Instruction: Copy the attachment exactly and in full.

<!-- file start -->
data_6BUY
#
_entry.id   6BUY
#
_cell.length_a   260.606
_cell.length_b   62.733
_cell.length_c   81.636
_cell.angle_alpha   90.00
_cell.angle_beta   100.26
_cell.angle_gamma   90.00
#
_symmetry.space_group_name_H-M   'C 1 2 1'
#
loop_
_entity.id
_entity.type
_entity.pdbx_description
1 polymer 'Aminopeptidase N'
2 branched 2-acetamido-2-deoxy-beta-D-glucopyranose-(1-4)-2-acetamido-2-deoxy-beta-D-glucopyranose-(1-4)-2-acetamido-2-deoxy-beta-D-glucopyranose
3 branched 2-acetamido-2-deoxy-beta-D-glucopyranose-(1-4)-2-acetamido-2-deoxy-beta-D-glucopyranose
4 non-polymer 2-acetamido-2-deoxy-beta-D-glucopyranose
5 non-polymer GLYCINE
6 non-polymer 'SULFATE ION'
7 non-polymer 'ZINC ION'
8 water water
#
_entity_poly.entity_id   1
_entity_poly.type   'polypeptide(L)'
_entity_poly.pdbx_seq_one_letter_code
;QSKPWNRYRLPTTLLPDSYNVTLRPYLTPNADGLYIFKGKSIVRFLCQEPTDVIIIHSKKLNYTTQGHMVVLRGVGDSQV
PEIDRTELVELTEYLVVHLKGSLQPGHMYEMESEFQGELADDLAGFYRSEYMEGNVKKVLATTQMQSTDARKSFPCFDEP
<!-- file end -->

data_6BUY
#
_entry.id   6BUY
#
_cell.length_a   260.606
_cell.length_b   62.733
_cell.length_c   81.636
_cell.angle_alpha   90.00
_cell.angle_beta   100.26
_cell.angle_gamma   90.00
#
_symmetry.space_group_name_H-M   'C 1 2 1'
#
loop_
_entity.id
_entity.type
_entity.pdbx_description
1 polymer 'Aminopeptidase N'
2 branched 2-acetamido-2-deoxy-beta-D-glucopyranose-(1-4)-2-acetamido-2-deoxy-beta-D-glucopyranose-(1-4)-2-acetamido-2-deoxy-beta-D-glucopyranose
3 branched 2-acetamido-2-deoxy-beta-D-glucopyranose-(1-4)-2-acetamido-2-deoxy-beta-D-glucopyranose
4 non-polymer 2-acetamido-2-deoxy-beta-D-glucopyranose
5 non-polymer GLYCINE
6 non-polymer 'SULFATE ION'
7 non-polymer 'ZINC ION'
8 water water
#
_entity_poly.entity_id   1
_entity_poly.type   'polypeptide(L)'
_entity_poly.pdbx_seq_one_letter_code
;QSKPWNRYRLPTTLLPDSYNVTLRPYLTPNADGLYIFKGKSIVRFLCQEPTDVIIIHSKKLNYTTQGHMVVLRGVGDSQV
PEIDRTELVELTEYLVVHLKGSLQPGHMYEMESEFQGELADDLAGFYRSEYMEGNVKKVLATTQMQSTDARKSFPCFDEP